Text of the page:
Bringing corporate sustainability back to grass rootsIndustrial testing and monitoring company, SGS, believes sustainability works best when employees get involved in local activity. The global organisation has put this philosophy into action by supporting Project Kiwi Trust, a community initiated kiwi conservation project on the Coromandel's Kuaotunu Peninsula.
In addition to the financial support SGS provides as a gold level sponsor, staff from the company's Waihi laboratory enjoy hands-on volunteer work for Project Kiwi Trust. The Trust works to protect Coromandel North Island Brown Kiwi by trapping predators and lifting eggs to hatch and rear chicks in captivity until they are big enough to defend themselves against mustelids (weasels, stoats and ferrets).
While SGS expertise is used to sample and test Kuaotunu stream-water, staff and their families have taken on core conservation tasks such as transporting kiwi chicks for return, helping with beach clean ups, track building and assisting with nocturnal kiwi-call surveys. Their enthusiastic participation is welcomed by Project Kiwi Trust's resident project manager Paula Williams.
"A lot of kiwi conservation work is undertaken by volunteers. We've been very successful over the 14 years we've been operating and the knowledge we've gained about predator control and helping kiwi chicks thrive is being transferred to other conservation projects around New Zealand. Our volunteers are vital components of the continued success of the operation-we simply couldn't do it without them."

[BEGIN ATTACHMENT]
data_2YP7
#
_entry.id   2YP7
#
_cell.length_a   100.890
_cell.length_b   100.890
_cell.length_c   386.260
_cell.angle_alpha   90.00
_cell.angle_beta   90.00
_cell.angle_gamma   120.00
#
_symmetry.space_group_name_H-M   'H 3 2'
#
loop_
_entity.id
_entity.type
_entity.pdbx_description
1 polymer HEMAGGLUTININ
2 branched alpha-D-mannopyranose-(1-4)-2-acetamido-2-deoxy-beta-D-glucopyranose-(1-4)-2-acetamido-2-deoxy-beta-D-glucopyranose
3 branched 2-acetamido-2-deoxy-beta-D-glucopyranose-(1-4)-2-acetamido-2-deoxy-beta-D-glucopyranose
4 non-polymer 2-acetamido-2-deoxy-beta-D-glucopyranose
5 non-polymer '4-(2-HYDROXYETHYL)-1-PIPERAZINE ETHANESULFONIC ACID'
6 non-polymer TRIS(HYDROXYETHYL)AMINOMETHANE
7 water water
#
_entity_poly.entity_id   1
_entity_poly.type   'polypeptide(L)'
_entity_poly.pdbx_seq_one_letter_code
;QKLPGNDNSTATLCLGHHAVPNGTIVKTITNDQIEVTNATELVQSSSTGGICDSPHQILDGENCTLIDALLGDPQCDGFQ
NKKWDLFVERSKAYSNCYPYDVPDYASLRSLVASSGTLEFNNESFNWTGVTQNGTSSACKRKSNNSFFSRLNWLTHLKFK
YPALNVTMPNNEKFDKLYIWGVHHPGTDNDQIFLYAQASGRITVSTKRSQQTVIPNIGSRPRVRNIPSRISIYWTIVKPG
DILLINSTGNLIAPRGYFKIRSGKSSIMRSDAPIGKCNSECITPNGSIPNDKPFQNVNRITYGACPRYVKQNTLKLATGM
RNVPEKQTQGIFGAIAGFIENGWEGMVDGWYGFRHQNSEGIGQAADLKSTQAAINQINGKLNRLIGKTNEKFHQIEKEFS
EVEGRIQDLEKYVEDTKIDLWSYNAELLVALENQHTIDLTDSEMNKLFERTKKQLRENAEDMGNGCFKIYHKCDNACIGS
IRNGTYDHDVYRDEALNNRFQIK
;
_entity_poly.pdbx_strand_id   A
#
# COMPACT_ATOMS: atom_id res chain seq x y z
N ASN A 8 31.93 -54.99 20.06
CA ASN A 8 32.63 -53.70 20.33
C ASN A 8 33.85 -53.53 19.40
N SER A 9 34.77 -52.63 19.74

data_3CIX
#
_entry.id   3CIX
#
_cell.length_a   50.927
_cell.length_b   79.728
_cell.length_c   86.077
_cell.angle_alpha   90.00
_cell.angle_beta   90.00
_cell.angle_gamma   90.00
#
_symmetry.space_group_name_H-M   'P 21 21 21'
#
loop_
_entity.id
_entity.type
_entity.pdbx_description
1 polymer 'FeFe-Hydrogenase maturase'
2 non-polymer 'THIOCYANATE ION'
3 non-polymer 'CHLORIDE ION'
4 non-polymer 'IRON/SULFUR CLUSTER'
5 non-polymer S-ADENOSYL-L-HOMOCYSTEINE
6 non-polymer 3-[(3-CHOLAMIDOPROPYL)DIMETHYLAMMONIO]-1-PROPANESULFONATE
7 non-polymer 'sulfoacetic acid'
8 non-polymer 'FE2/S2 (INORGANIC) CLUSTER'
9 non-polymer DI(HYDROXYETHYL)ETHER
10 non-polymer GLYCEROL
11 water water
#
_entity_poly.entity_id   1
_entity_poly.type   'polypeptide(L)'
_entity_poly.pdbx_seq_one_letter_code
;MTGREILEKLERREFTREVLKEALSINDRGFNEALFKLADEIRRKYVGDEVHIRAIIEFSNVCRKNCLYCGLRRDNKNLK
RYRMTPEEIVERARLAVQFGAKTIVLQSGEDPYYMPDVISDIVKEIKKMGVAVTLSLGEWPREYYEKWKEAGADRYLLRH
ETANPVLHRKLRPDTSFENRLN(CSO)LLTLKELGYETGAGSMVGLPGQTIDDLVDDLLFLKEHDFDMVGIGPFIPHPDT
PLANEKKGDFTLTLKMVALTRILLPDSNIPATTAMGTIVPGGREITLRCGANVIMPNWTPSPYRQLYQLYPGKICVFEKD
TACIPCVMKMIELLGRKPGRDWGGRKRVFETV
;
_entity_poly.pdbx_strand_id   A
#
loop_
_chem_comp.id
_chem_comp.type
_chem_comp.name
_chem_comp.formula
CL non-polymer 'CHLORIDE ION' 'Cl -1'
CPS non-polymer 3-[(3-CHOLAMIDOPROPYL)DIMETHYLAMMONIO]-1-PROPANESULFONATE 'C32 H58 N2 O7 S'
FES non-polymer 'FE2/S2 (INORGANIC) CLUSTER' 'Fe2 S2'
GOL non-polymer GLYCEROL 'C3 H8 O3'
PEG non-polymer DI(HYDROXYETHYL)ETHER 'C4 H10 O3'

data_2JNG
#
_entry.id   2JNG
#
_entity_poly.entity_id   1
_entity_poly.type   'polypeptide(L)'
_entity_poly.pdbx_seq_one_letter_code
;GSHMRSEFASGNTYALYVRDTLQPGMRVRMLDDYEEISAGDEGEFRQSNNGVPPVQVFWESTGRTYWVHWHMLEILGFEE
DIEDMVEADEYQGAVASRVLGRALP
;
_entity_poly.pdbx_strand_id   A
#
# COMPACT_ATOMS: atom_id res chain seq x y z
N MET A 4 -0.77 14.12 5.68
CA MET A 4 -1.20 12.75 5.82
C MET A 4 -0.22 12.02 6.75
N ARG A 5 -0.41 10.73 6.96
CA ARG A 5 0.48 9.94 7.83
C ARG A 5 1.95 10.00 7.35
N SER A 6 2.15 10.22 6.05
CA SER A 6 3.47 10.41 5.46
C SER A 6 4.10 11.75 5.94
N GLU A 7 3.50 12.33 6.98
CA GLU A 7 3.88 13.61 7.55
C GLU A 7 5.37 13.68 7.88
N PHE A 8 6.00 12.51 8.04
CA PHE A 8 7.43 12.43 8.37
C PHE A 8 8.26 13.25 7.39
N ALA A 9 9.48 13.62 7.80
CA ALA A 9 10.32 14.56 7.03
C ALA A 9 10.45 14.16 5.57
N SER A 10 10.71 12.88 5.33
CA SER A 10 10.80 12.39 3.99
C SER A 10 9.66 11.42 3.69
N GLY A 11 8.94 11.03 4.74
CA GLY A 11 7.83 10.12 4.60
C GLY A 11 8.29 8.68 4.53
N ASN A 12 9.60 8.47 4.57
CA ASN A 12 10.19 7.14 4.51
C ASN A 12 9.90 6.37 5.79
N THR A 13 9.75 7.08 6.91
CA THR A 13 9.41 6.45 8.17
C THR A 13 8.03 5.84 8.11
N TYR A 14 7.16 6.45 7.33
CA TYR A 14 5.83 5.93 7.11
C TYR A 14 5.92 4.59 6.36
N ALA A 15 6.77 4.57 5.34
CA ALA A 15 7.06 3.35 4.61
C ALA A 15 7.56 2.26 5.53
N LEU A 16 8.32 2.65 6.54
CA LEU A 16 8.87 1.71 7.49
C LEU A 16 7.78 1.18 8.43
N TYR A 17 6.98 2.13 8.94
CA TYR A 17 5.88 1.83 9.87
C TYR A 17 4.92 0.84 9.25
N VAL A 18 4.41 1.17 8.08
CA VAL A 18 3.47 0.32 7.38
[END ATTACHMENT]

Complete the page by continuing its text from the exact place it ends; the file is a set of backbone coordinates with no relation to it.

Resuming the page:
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SGS New Zealand managing director Peter Hart says he is delighted, but not surprised, that his team has taken Project Kiwi Trust under their wings.
"Protecting kiwi where we live and work is something we feel passionate about. We wanted to support a uniquely New Zealand initiative that our people could get involved with personally. Project Kiwi Trust allows us to do this and get out as a team into the beautiful New Zealand environment. It's a great fit with the principles at the heart of our corporate sustainability programme-people, environment and community."
At the conclusion of the 2009 nesting season Project Kiwi Trust had returned its 70th kiwi through the captive rearing programme to the Kuaotunu Peninsula. Eight eggs have already been delivered to Kiwi Encounter in Rotorua this season for hatching and rearing. This method, in conjunction with pest and predator control, is an effective method of building kiwi abundance.